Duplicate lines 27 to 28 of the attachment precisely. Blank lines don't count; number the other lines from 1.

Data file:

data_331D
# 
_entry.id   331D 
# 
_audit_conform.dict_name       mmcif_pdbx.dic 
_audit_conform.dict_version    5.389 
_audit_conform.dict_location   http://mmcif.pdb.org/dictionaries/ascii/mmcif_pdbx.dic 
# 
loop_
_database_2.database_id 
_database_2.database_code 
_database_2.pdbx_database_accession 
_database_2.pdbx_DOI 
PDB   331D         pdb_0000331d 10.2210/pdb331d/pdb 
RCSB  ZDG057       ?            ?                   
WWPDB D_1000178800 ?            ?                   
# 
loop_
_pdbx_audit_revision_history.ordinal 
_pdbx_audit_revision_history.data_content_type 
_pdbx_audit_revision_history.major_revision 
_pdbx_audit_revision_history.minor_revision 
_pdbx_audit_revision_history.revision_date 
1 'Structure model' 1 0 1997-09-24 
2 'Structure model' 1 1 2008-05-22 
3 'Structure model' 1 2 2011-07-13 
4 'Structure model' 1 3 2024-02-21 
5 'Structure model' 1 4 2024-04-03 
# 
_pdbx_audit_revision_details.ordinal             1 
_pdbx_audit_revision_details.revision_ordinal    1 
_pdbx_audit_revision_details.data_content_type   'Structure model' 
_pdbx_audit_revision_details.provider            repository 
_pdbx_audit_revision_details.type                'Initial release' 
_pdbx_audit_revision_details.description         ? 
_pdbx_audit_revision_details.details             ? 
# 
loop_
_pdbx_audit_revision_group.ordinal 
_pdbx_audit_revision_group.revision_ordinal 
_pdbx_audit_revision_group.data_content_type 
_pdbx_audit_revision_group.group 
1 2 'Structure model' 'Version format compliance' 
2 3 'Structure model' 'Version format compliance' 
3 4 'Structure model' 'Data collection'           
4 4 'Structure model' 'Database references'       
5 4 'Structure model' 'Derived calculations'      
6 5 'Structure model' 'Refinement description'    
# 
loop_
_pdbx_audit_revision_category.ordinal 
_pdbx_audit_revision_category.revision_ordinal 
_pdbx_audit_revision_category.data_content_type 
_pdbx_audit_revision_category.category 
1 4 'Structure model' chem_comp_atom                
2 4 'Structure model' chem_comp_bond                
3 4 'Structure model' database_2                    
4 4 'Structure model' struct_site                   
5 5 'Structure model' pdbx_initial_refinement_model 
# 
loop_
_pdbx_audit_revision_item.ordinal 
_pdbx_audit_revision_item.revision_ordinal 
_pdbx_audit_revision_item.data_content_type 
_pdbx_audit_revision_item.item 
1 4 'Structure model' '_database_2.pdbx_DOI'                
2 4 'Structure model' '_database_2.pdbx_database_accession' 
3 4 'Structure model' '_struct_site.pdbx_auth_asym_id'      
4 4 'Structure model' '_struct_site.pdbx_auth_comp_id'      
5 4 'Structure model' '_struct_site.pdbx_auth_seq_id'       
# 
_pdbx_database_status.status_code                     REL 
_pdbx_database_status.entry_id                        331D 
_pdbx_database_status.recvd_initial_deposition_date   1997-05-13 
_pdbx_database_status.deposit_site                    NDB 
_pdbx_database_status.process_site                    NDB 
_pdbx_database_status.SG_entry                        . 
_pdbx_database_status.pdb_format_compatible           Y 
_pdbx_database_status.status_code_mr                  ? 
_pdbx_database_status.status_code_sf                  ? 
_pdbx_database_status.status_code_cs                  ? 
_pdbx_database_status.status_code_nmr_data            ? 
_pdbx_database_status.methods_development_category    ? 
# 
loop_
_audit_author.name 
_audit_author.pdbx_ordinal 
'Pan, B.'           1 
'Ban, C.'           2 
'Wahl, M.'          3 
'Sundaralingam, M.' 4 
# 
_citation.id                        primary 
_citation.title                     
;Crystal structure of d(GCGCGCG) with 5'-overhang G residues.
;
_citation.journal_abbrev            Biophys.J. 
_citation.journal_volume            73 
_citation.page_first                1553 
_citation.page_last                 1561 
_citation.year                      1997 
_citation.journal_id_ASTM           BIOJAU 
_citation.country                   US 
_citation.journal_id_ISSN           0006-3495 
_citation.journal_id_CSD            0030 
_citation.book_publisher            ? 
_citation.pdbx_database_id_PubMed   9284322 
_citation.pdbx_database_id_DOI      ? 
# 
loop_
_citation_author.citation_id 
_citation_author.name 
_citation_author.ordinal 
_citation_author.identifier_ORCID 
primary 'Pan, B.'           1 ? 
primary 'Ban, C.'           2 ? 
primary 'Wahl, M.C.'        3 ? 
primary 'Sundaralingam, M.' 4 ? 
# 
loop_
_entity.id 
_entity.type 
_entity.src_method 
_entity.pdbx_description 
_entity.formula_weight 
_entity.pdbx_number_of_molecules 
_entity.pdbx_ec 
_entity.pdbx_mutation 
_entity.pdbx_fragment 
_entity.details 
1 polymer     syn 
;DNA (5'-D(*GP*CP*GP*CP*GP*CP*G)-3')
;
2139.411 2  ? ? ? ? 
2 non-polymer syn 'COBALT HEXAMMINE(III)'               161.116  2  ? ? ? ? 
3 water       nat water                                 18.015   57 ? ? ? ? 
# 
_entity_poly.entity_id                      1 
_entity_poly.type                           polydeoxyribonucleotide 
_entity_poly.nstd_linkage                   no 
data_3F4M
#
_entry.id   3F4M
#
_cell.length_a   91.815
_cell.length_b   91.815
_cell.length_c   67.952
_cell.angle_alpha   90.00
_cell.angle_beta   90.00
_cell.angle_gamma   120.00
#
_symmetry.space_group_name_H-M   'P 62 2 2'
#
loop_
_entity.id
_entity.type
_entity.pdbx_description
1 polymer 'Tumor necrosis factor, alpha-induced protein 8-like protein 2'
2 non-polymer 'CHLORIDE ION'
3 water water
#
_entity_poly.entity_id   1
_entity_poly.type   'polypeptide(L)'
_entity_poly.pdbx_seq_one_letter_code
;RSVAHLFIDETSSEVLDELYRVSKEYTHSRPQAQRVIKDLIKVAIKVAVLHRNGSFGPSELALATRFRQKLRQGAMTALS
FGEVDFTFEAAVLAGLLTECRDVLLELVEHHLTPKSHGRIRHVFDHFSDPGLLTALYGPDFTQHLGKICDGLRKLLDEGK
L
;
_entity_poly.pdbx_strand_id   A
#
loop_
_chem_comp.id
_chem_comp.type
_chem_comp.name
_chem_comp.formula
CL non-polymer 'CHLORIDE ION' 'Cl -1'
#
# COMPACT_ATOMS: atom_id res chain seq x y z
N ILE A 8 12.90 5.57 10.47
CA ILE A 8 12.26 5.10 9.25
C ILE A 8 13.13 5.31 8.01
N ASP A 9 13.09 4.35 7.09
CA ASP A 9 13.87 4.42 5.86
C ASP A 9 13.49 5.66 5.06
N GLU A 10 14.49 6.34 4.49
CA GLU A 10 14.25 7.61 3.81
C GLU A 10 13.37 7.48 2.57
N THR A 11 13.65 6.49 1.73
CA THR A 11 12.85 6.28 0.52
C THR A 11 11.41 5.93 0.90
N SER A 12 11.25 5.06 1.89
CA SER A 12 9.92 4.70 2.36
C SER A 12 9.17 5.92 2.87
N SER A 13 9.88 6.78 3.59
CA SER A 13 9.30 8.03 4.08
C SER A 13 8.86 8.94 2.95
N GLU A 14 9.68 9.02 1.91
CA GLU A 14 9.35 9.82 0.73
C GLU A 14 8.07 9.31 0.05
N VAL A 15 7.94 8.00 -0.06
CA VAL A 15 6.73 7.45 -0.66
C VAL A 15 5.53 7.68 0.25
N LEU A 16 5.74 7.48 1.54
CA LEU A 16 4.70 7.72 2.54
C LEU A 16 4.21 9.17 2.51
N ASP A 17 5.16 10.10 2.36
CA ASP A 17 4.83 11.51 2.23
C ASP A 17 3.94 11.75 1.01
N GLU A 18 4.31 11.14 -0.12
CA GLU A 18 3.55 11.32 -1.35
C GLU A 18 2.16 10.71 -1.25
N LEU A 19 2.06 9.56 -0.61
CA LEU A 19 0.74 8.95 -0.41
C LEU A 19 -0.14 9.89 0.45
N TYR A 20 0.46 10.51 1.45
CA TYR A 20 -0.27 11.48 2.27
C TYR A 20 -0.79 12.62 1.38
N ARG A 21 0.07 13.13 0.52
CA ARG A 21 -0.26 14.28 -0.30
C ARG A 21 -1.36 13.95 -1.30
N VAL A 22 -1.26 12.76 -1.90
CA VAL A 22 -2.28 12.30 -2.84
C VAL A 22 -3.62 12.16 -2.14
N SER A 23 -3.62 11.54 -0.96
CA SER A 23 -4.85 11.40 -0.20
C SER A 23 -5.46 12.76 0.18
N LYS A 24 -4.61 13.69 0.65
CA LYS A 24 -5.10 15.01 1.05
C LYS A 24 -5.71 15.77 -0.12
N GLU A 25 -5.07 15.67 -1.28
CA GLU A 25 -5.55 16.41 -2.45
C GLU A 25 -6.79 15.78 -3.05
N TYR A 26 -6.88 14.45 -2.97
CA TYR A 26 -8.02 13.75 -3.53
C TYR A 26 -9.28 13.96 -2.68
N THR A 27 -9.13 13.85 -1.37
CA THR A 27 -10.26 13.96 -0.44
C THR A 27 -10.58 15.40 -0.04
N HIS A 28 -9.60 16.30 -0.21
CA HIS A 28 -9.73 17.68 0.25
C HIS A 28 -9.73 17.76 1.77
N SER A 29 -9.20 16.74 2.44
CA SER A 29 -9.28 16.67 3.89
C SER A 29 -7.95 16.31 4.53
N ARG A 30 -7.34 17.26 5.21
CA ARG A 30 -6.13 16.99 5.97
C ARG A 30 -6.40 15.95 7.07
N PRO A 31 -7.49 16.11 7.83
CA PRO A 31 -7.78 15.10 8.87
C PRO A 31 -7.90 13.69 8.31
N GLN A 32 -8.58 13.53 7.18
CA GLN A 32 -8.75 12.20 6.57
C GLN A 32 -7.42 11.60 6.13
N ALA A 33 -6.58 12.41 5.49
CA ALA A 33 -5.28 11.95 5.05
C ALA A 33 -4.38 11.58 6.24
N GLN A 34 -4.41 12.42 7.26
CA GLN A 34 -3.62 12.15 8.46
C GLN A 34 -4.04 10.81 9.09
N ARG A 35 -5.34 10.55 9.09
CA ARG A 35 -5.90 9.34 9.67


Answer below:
4 'Structure model' 1 3 2024-02-21 
5 'Structure model' 1 4 2024-04-03 